Saving the World, One Healthy Food at a Time!

Take 5! For Healthy Choices

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The bell rings for lunch, and everyone is out! It’s hard to forget the ubiquitous race that takes place every day around noon. Not only are kids hungry, but they also know what will happen if they end up last in line; they’ll have spent more time waiting for their meal than they have to eat it! The race against time is still a major concern in public school cafeterias today, and it’s affecting how much fruits and veggies school-kids are eating.  Not all schools have this problem! So talk to your child to see if they have enough time to eat. A recent study showed that kids are 13% more likely to eat a fruit when given 25 or more minutes to eat in the cafeteria, compared to 20 minutes or less. So, want to increase the chances of your child eating a fruit? It only takes 5 more minutes! When they had 20 minutes or less, studies also found that children ate less of their meal, 10% less milk, and 12% less vegetables. It makes sense—kids can’t eat their fruits and veggies if they don’t have time! Instead of eating at lunchtime, kids are spending much of their time standing in line and traveling in the cafeteria.

Given the way school is structured, it may be difficult to appeal for longer lunch periods. However, there are other things can be done to help maximize the time that children have to eat lunch. Get involved with the school’s Parent-Teacher Organization and take action by advocating for more serving lines and more efficient checkout lines to decrease the amount of time children spend waiting in line.

Don’t want to get involved with school logistics? No problem! You can still make a difference in your child’s cafeteria lunch experience. Here are five ideas on how you can help give your children the extra five minutes they need to consume a balanced meal:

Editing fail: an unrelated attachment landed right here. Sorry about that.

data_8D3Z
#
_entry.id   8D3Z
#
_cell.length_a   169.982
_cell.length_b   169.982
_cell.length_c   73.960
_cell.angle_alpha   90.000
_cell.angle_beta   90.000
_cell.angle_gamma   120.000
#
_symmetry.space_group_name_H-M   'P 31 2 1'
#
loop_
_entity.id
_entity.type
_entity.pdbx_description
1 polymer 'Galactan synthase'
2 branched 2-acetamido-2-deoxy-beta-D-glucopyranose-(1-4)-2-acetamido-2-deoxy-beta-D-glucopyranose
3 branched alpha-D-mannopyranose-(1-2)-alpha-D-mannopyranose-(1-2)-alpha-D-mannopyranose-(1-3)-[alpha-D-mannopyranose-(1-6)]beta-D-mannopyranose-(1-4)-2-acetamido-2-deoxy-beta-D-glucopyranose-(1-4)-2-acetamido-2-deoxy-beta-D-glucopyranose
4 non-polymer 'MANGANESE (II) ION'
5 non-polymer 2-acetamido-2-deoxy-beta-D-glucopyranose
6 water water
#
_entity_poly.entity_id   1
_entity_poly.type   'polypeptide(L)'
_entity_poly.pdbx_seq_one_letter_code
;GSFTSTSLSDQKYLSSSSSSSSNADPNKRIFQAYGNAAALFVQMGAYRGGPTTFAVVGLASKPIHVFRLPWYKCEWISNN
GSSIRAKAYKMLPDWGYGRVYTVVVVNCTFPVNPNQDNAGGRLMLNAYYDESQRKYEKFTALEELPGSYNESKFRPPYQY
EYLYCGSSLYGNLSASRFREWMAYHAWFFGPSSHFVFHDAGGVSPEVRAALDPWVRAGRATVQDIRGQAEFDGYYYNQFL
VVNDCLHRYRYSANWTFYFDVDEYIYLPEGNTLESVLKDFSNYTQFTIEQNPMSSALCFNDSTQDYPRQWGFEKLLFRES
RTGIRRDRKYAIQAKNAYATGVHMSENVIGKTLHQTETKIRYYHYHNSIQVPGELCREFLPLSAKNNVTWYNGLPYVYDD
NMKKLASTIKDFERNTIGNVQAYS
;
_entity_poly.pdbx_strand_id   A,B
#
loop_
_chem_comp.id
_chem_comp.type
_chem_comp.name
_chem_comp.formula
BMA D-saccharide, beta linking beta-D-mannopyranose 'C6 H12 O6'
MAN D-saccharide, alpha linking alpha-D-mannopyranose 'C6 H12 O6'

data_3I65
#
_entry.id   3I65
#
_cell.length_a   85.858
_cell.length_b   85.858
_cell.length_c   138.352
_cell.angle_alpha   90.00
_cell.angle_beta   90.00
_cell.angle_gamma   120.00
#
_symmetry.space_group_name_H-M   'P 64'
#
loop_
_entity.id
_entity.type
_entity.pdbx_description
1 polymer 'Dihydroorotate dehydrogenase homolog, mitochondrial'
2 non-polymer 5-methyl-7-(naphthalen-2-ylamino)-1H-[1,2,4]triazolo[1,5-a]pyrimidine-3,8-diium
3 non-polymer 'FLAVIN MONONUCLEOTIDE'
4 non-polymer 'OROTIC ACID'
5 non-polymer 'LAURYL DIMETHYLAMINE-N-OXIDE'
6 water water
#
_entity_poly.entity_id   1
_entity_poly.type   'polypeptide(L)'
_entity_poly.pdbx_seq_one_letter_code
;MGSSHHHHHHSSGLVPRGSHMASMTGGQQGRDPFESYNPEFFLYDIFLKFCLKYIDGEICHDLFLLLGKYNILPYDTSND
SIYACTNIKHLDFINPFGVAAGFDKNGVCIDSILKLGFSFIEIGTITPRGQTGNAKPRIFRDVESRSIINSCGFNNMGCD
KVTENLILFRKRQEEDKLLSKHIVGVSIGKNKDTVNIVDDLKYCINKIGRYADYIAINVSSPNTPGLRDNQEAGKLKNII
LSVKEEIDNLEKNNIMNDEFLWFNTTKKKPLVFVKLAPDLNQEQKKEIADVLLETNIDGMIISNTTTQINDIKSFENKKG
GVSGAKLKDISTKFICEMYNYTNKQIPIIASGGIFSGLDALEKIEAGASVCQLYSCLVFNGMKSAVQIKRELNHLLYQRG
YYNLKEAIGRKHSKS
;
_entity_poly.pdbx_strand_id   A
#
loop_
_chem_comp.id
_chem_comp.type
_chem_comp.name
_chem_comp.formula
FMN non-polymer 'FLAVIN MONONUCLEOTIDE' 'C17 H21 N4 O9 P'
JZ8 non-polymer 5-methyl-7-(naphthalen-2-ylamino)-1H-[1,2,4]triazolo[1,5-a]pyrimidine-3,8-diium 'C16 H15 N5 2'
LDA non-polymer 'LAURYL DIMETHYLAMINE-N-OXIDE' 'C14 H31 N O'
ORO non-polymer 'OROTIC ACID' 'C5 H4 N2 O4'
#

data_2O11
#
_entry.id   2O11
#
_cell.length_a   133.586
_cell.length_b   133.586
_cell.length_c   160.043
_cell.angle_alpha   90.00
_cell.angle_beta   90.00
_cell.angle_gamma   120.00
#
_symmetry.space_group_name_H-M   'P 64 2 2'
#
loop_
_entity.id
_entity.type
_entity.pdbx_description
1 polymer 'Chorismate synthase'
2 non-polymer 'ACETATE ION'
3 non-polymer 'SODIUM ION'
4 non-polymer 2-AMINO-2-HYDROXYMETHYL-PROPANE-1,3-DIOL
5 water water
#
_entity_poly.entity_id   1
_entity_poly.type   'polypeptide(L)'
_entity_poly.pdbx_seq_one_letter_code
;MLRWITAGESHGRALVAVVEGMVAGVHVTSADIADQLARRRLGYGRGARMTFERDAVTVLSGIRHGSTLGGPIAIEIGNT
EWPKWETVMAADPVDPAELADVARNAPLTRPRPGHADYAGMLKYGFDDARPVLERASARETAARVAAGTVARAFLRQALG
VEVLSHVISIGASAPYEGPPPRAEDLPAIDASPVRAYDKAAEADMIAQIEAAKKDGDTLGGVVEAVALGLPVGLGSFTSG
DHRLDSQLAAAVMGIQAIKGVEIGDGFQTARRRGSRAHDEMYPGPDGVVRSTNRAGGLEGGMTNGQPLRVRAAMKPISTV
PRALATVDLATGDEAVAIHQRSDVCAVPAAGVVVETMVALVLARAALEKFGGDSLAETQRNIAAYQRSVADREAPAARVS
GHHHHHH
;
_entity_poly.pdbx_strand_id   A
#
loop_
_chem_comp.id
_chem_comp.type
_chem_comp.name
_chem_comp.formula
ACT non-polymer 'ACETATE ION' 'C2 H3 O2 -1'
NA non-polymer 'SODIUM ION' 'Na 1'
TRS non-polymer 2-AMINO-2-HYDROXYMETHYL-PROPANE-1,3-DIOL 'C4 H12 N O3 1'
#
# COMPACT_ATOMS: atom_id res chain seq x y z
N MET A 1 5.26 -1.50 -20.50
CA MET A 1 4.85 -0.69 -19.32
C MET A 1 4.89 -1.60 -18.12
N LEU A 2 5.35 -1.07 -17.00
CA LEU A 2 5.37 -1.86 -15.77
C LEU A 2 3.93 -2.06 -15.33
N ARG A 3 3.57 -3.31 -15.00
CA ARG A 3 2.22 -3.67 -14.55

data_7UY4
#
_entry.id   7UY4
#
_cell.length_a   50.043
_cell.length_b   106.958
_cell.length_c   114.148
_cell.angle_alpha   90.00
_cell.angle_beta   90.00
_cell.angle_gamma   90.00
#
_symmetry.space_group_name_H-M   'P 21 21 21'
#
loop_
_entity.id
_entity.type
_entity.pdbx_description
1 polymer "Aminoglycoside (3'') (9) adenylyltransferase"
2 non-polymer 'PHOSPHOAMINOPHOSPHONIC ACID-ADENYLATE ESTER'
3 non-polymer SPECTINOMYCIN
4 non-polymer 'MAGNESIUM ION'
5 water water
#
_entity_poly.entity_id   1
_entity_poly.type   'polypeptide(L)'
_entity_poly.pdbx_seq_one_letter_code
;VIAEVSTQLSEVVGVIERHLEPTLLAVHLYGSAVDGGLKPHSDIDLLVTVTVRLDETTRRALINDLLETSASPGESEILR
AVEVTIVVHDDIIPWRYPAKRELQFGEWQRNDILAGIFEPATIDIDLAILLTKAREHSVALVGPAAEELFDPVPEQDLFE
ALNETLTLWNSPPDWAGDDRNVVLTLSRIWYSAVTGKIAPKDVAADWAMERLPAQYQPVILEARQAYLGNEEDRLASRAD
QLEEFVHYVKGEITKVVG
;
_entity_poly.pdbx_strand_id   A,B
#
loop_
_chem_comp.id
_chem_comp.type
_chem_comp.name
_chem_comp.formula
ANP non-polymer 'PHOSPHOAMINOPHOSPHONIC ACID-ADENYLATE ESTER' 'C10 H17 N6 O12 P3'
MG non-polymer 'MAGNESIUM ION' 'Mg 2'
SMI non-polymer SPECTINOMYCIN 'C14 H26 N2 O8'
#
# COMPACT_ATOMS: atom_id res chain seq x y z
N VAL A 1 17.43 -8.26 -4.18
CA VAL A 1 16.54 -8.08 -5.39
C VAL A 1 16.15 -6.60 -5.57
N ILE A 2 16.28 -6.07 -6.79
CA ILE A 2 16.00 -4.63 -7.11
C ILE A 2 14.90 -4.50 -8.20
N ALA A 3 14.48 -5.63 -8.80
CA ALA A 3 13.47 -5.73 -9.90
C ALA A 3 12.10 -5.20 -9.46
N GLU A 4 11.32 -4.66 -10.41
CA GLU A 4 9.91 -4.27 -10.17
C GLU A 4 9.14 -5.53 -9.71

1. Pack lunch for your child. In addition to the many benefits of eating healthy foods prepared at home, kids who bring home-packed lunches also get to the lunch tables first. They have the full lunch period to eat, and will be more likely to eat those fresh fruits and veggies you packed. See how to pack lunch the bento way!

2. No time to pack a full meal? Pack half a meal. Chances are, after the first half of lunch, the lines have dwindled down a lot. If your child will have to wait in line anyway, have them wait while sitting with some friends at the cafeteria tables! Start them off with last night’s leftovers, some fruits and veggies, or a carton of milk. By the time they’ve finished, the line will have shorted enough for your child to grab the rest of his or her meal. Get the best of both worlds!

3. Or a stand-in-line snack! Take advantage of the line and encourage your child to snack on healthy appetizers while he or she waits! Try sliced apples and almond or sun butter, or “ants on a log” (celery sticks, almond or sunbutter, and raisins).

4. Kick off the day with a mindful start! Mornings can be busy. You’re getting your child ready for the bus, and perhaps you’re getting ready for work as well! Instead of breakfast on the go, turn the meal into something the whole family can look forward to. Children who rush to eat have less satiety, which may lead to overeating. Set aside 25 to 30 minutes to just sit down and enjoy breakfast without distractions, even if this is just once or twice a week. Check out these 10 tasty breakfast meals your kids will love.

5. Or finish the day off with a slow-paced end. The last moments of the day can catch anyone in a weary state from a full day. Re-centering with a family meal is not only physically healthful, but mentally, socially, and even emotionally beneficial as well! Teach your young ones to associate eating with a positive, social occasion to be savored slowly.

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About the Author

Tatiana Kim is a clinical dietitian at Riverside County Regional Medical Center. She graduated with a BS at Andrews University and completed her MS at Loma Londa University. Tatiana believes in a balanced and wholesome lifestyle that addresses not only physical, but mental, emotional, and spiritual health as well.  

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